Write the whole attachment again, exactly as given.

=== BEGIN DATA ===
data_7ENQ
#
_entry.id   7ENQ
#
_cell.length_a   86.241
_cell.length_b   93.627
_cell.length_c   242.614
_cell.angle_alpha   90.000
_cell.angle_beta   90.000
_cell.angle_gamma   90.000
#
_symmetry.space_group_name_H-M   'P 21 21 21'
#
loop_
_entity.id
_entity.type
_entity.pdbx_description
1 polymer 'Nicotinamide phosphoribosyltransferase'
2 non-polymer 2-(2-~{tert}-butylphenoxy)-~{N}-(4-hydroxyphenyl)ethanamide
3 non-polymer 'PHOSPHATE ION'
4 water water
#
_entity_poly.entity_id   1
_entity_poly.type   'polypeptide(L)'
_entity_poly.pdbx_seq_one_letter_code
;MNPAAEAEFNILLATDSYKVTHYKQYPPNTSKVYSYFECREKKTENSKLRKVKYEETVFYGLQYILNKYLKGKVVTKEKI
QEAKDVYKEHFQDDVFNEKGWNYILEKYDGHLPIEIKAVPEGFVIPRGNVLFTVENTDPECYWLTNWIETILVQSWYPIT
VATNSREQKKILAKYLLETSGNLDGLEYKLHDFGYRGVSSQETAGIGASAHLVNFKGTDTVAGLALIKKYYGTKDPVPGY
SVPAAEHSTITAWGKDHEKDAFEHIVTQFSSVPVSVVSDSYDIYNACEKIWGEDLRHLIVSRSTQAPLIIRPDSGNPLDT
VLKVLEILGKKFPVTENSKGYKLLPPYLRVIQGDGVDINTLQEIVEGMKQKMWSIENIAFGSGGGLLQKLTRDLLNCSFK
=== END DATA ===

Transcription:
data_7ENQ
#
_entry.id   7ENQ
#
_cell.length_a   86.241
_cell.length_b   93.627
_cell.length_c   242.614
_cell.angle_alpha   90.000
_cell.angle_beta   90.000
_cell.angle_gamma   90.000
#
_symmetry.space_group_name_H-M   'P 21 21 21'
#
loop_
_entity.id
_entity.type
_entity.pdbx_description
1 polymer 'Nicotinamide phosphoribosyltransferase'
2 non-polymer 2-(2-~{tert}-butylphenoxy)-~{N}-(4-hydroxyphenyl)ethanamide
3 non-polymer 'PHOSPHATE ION'
4 water water
#
_entity_poly.entity_id   1
_entity_poly.type   'polypeptide(L)'
_entity_poly.pdbx_seq_one_letter_code
;MNPAAEAEFNILLATDSYKVTHYKQYPPNTSKVYSYFECREKKTENSKLRKVKYEETVFYGLQYILNKYLKGKVVTKEKI
QEAKDVYKEHFQDDVFNEKGWNYILEKYDGHLPIEIKAVPEGFVIPRGNVLFTVENTDPECYWLTNWIETILVQSWYPIT
VATNSREQKKILAKYLLETSGNLDGLEYKLHDFGYRGVSSQETAGIGASAHLVNFKGTDTVAGLALIKKYYGTKDPVPGY
SVPAAEHSTITAWGKDHEKDAFEHIVTQFSSVPVSVVSDSYDIYNACEKIWGEDLRHLIVSRSTQAPLIIRPDSGNPLDT
VLKVLEILGKKFPVTENSKGYKLLPPYLRVIQGDGVDINTLQEIVEGMKQKMWSIENIAFGSGGGLLQKLTRDLLNCSFK